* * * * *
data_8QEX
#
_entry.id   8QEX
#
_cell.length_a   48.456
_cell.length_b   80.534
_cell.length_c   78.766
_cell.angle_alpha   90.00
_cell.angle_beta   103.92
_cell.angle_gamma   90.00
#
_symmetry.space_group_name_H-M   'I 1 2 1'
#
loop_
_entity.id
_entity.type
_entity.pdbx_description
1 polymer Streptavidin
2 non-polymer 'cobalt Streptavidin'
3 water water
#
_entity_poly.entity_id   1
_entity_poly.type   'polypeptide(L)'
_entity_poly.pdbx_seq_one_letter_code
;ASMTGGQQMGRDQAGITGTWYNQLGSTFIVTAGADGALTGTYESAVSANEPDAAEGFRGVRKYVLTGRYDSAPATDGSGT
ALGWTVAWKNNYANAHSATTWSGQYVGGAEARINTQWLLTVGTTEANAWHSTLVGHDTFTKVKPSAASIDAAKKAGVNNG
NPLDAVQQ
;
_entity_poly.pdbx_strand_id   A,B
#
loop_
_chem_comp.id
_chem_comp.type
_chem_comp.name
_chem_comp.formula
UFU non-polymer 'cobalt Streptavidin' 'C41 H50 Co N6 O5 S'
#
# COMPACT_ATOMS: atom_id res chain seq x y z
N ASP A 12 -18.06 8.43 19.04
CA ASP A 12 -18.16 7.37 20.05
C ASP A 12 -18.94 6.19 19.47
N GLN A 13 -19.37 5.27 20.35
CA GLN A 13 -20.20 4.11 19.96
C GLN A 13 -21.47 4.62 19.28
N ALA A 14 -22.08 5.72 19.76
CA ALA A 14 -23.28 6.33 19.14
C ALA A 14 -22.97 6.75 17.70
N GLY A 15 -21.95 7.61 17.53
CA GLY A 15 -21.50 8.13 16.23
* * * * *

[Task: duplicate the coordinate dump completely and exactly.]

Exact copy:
data_8QEX
#
_entry.id   8QEX
#
_cell.length_a   48.456
_cell.length_b   80.534
_cell.length_c   78.766
_cell.angle_alpha   90.00
_cell.angle_beta   103.92
_cell.angle_gamma   90.00
#
_symmetry.space_group_name_H-M   'I 1 2 1'
#
loop_
_entity.id
_entity.type
_entity.pdbx_description
1 polymer Streptavidin
2 non-polymer 'cobalt Streptavidin'
3 water water
#
_entity_poly.entity_id   1
_entity_poly.type   'polypeptide(L)'
_entity_poly.pdbx_seq_one_letter_code
;ASMTGGQQMGRDQAGITGTWYNQLGSTFIVTAGADGALTGTYESAVSANEPDAAEGFRGVRKYVLTGRYDSAPATDGSGT
ALGWTVAWKNNYANAHSATTWSGQYVGGAEARINTQWLLTVGTTEANAWHSTLVGHDTFTKVKPSAASIDAAKKAGVNNG
NPLDAVQQ
;
_entity_poly.pdbx_strand_id   A,B
#
loop_
_chem_comp.id
_chem_comp.type
_chem_comp.name
_chem_comp.formula
UFU non-polymer 'cobalt Streptavidin' 'C41 H50 Co N6 O5 S'
#
# COMPACT_ATOMS: atom_id res chain seq x y z
N ASP A 12 -18.06 8.43 19.04
CA ASP A 12 -18.16 7.37 20.05
C ASP A 12 -18.94 6.19 19.47
N GLN A 13 -19.37 5.27 20.35
CA GLN A 13 -20.20 4.11 19.96
C GLN A 13 -21.47 4.62 19.28
N ALA A 14 -22.08 5.72 19.76
CA ALA A 14 -23.28 6.33 19.14
C ALA A 14 -22.97 6.75 17.70
N GLY A 15 -21.95 7.61 17.53
CA GLY A 15 -21.50 8.13 16.23